The previous week, paint maker PPG talked about "sluggish industrial activity in China" among pressures that it will face in the first half of this year.

TECHNOLOGY

Intel, whose processors are the main component in most of the world's personal computers and servers, cited softness in China among the reasons for its lower-than-expected annual forecast last week.

Nvidia, the biggest maker of chips for computer graphics cards, echoed those comments on Monday, saying "deteriorating macroeconomic conditions, particularly in China, impacted consumer demand" for its products.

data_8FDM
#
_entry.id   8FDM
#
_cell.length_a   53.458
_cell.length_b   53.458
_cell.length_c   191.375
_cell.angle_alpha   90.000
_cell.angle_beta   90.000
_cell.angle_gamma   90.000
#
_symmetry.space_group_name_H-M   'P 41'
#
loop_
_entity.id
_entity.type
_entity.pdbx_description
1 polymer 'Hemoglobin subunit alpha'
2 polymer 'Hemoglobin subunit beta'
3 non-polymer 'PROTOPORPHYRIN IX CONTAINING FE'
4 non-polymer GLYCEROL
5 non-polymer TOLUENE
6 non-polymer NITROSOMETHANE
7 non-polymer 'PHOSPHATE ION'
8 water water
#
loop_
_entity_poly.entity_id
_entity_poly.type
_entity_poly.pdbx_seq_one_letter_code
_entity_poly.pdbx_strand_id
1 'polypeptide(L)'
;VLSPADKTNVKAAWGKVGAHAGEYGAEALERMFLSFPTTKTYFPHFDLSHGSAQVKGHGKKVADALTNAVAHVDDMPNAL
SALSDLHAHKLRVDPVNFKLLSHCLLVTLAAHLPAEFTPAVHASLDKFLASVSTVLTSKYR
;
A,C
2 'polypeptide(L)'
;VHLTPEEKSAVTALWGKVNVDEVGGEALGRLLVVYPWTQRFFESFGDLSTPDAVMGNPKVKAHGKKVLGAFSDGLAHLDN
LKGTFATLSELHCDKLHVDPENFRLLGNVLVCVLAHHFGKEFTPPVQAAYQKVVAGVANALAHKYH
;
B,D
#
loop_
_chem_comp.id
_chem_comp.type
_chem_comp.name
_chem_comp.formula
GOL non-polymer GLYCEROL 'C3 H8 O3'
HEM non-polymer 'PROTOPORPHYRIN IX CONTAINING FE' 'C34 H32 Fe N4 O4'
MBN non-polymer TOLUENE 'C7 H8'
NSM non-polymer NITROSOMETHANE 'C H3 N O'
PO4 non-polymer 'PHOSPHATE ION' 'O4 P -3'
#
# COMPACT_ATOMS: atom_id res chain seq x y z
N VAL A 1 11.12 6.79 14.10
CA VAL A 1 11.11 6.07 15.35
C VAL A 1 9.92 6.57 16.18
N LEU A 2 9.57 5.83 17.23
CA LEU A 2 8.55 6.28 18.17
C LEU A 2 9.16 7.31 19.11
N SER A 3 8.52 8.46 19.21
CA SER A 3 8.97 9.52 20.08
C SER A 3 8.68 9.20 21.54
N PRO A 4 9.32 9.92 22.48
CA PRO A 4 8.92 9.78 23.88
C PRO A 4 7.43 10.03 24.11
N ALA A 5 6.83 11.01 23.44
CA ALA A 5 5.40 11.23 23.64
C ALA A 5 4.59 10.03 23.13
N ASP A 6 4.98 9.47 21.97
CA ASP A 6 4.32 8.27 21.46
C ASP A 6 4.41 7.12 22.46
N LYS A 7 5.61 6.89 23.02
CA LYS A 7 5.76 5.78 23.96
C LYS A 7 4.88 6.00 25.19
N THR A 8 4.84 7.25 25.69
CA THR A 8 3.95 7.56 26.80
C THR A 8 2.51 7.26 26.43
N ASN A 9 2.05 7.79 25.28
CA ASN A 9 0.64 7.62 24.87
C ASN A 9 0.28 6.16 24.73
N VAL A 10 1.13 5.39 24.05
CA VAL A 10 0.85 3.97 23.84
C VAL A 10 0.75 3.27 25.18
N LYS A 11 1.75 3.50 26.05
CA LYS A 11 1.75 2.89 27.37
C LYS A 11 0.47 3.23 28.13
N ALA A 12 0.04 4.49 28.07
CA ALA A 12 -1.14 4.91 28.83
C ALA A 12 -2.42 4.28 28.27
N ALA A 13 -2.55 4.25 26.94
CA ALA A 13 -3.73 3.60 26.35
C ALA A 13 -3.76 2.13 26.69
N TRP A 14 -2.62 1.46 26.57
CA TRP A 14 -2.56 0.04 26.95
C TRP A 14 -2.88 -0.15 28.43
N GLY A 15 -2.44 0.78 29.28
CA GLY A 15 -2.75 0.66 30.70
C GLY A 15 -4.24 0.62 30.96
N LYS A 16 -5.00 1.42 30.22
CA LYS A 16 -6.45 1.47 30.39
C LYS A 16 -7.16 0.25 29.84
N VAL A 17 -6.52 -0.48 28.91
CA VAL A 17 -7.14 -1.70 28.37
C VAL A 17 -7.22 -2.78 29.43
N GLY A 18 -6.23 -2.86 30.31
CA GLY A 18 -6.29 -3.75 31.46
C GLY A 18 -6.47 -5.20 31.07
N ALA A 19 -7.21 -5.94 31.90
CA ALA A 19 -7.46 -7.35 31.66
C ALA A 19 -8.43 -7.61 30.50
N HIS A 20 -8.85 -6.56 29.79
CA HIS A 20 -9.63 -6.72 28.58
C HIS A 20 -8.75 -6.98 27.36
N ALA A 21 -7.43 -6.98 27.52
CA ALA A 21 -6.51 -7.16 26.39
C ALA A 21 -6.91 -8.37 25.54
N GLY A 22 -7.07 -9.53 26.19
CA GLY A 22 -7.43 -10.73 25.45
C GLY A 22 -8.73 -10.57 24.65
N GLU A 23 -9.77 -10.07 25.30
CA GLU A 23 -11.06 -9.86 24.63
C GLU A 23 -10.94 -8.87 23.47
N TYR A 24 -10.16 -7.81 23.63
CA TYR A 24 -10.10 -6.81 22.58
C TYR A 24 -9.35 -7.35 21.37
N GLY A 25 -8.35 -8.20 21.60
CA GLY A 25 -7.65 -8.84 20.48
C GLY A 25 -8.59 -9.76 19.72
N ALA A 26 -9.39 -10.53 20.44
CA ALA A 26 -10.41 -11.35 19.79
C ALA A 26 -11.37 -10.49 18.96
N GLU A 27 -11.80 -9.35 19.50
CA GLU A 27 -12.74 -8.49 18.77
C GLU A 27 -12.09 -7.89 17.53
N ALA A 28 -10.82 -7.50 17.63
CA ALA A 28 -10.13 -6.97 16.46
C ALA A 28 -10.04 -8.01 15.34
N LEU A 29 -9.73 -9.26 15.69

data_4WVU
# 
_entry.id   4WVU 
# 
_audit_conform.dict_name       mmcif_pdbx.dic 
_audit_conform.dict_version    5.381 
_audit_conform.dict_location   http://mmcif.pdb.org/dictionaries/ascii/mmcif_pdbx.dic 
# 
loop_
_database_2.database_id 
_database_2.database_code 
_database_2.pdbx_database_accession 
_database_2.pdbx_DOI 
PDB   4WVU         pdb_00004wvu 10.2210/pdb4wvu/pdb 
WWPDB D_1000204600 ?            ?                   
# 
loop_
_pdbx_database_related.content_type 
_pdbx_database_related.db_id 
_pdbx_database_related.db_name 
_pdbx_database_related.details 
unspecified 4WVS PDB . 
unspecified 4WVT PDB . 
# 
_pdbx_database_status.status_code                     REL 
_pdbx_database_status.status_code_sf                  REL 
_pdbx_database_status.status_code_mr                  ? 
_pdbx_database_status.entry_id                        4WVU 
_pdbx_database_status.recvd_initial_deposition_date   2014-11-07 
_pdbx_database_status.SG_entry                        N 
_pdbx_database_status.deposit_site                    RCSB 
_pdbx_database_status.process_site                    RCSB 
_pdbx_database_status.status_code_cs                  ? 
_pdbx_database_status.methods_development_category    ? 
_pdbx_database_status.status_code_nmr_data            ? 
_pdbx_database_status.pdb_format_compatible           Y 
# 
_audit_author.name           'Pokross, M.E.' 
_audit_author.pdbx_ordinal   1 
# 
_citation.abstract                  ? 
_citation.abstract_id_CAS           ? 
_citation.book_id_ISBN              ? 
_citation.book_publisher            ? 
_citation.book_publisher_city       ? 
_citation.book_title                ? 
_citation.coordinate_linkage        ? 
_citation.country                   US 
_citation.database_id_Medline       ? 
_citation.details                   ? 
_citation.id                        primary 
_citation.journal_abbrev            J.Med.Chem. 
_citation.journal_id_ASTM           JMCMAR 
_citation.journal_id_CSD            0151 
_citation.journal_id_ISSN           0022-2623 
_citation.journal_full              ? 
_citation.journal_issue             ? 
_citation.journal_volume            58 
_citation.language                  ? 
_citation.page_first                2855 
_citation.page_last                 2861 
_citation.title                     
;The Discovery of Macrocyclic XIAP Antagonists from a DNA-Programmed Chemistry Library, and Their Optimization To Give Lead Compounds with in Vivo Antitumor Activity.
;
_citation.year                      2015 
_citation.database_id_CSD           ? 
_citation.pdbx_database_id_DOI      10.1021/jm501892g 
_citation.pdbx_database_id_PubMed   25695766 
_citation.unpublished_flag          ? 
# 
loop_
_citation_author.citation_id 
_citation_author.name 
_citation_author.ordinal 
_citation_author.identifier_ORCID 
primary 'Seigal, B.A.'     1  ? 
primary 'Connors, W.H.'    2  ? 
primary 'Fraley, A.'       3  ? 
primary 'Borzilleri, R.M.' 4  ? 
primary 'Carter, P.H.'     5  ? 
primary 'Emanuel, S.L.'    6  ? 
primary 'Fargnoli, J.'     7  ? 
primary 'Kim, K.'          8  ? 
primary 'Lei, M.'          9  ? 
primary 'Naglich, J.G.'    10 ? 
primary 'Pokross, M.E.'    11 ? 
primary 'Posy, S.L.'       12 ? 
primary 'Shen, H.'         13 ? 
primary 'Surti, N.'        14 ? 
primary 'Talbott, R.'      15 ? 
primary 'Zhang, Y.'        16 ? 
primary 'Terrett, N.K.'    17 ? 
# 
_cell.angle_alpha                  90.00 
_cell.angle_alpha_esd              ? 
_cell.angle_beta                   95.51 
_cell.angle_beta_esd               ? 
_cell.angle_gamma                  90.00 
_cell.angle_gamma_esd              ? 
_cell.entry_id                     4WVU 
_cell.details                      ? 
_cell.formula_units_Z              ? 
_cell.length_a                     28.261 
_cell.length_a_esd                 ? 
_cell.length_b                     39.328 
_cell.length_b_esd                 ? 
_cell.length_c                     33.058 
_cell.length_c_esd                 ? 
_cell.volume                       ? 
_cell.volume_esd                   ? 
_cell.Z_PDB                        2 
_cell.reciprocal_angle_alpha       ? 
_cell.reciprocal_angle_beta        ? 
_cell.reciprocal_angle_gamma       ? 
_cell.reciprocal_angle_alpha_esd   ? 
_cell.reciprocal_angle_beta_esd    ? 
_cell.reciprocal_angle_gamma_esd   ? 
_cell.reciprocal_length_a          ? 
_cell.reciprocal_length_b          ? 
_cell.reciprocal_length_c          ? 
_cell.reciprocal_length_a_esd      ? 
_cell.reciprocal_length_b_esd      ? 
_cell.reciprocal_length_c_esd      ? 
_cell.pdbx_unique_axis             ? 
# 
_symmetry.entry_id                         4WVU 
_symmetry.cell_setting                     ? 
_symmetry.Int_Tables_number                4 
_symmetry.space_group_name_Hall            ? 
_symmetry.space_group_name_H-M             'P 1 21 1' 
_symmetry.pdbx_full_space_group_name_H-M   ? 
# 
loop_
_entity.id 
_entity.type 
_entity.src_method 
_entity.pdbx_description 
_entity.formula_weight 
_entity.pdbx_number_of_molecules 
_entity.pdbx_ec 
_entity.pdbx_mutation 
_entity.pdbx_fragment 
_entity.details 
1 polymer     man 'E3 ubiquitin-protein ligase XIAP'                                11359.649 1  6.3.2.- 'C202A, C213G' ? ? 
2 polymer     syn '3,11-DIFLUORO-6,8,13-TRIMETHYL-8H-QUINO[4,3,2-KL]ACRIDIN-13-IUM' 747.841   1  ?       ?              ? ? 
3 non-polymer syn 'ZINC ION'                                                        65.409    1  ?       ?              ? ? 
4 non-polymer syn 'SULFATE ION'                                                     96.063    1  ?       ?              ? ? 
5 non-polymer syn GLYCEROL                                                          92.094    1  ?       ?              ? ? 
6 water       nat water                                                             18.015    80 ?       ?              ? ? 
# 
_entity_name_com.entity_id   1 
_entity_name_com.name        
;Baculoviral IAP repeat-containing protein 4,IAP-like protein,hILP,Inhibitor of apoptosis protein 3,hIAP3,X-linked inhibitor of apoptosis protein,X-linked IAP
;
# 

In Japan, chip-equipment manufacturer Tokyo Electron dropped as much as 2.9 per cent, while Advantest slid 6 per cent. Samsung Electronics fell 1.1 per cent in Seoul, while Taiwan Semiconductor Manufacturing declined 2 per cent.

CARS

Car sales in China fell last year for the first time in more than 20 years.

"China is under threat, for sure," Volkswagen chief executive Herbert Diess said in a Bloomberg TV interview in Davos last week. "This year will be challenging."

Ford Motor posted a fourth-quarter loss of US$534 million (S$722 million) in China last quarter.

Wholesales by the carmaker's China joint ventures - a measure of how many vehicles are shipped to dealers - plunged 57 per cent during the period. By the end of last year, only about a third of the company's dealers were profitable, Mr Jim Farley, Ford's president of global markets, said on Jan 23.